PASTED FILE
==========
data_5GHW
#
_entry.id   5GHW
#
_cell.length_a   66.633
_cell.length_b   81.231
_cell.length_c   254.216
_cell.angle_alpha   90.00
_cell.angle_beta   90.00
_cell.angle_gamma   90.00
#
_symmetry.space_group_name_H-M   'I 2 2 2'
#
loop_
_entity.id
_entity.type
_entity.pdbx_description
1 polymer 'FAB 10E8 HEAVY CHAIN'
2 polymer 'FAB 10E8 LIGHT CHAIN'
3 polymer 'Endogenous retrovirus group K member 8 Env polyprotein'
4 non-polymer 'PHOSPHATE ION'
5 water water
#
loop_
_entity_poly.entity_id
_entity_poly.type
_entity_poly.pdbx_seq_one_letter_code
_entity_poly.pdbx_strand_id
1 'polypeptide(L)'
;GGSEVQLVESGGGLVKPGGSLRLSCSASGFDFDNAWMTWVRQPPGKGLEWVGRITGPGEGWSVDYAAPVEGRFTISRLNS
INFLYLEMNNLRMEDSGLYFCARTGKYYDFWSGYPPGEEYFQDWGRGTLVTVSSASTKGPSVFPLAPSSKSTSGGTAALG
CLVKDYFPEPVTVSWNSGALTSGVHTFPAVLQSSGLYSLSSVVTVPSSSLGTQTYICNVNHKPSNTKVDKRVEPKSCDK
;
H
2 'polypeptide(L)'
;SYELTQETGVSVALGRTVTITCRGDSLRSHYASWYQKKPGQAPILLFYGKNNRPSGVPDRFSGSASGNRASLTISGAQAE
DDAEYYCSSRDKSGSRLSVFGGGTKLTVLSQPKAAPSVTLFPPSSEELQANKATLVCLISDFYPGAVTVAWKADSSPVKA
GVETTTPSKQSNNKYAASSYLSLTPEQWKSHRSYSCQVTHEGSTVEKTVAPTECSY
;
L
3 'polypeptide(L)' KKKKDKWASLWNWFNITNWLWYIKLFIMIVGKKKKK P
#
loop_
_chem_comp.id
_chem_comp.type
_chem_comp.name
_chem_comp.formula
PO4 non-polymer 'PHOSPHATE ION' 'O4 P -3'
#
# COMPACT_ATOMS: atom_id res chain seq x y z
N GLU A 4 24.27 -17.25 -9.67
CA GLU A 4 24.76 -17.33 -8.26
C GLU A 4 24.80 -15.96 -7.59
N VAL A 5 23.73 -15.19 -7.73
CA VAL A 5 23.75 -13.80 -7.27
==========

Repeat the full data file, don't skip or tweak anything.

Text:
data_5GHW
#
_entry.id   5GHW
#
_cell.length_a   66.633
_cell.length_b   81.231
_cell.length_c   254.216
_cell.angle_alpha   90.00
_cell.angle_beta   90.00
_cell.angle_gamma   90.00
#
_symmetry.space_group_name_H-M   'I 2 2 2'
#
loop_
_entity.id
_entity.type
_entity.pdbx_description
1 polymer 'FAB 10E8 HEAVY CHAIN'
2 polymer 'FAB 10E8 LIGHT CHAIN'
3 polymer 'Endogenous retrovirus group K member 8 Env polyprotein'
4 non-polymer 'PHOSPHATE ION'
5 water water
#
loop_
_entity_poly.entity_id
_entity_poly.type
_entity_poly.pdbx_seq_one_letter_code
_entity_poly.pdbx_strand_id
1 'polypeptide(L)'
;GGSEVQLVESGGGLVKPGGSLRLSCSASGFDFDNAWMTWVRQPPGKGLEWVGRITGPGEGWSVDYAAPVEGRFTISRLNS
INFLYLEMNNLRMEDSGLYFCARTGKYYDFWSGYPPGEEYFQDWGRGTLVTVSSASTKGPSVFPLAPSSKSTSGGTAALG
CLVKDYFPEPVTVSWNSGALTSGVHTFPAVLQSSGLYSLSSVVTVPSSSLGTQTYICNVNHKPSNTKVDKRVEPKSCDK
;
H
2 'polypeptide(L)'
;SYELTQETGVSVALGRTVTITCRGDSLRSHYASWYQKKPGQAPILLFYGKNNRPSGVPDRFSGSASGNRASLTISGAQAE
DDAEYYCSSRDKSGSRLSVFGGGTKLTVLSQPKAAPSVTLFPPSSEELQANKATLVCLISDFYPGAVTVAWKADSSPVKA
GVETTTPSKQSNNKYAASSYLSLTPEQWKSHRSYSCQVTHEGSTVEKTVAPTECSY
;
L
3 'polypeptide(L)' KKKKDKWASLWNWFNITNWLWYIKLFIMIVGKKKKK P
#
loop_
_chem_comp.id
_chem_comp.type
_chem_comp.name
_chem_comp.formula
PO4 non-polymer 'PHOSPHATE ION' 'O4 P -3'
#
# COMPACT_ATOMS: atom_id res chain seq x y z
N GLU A 4 24.27 -17.25 -9.67
CA GLU A 4 24.76 -17.33 -8.26
C GLU A 4 24.80 -15.96 -7.59
N VAL A 5 23.73 -15.19 -7.73
CA VAL A 5 23.75 -13.80 -7.27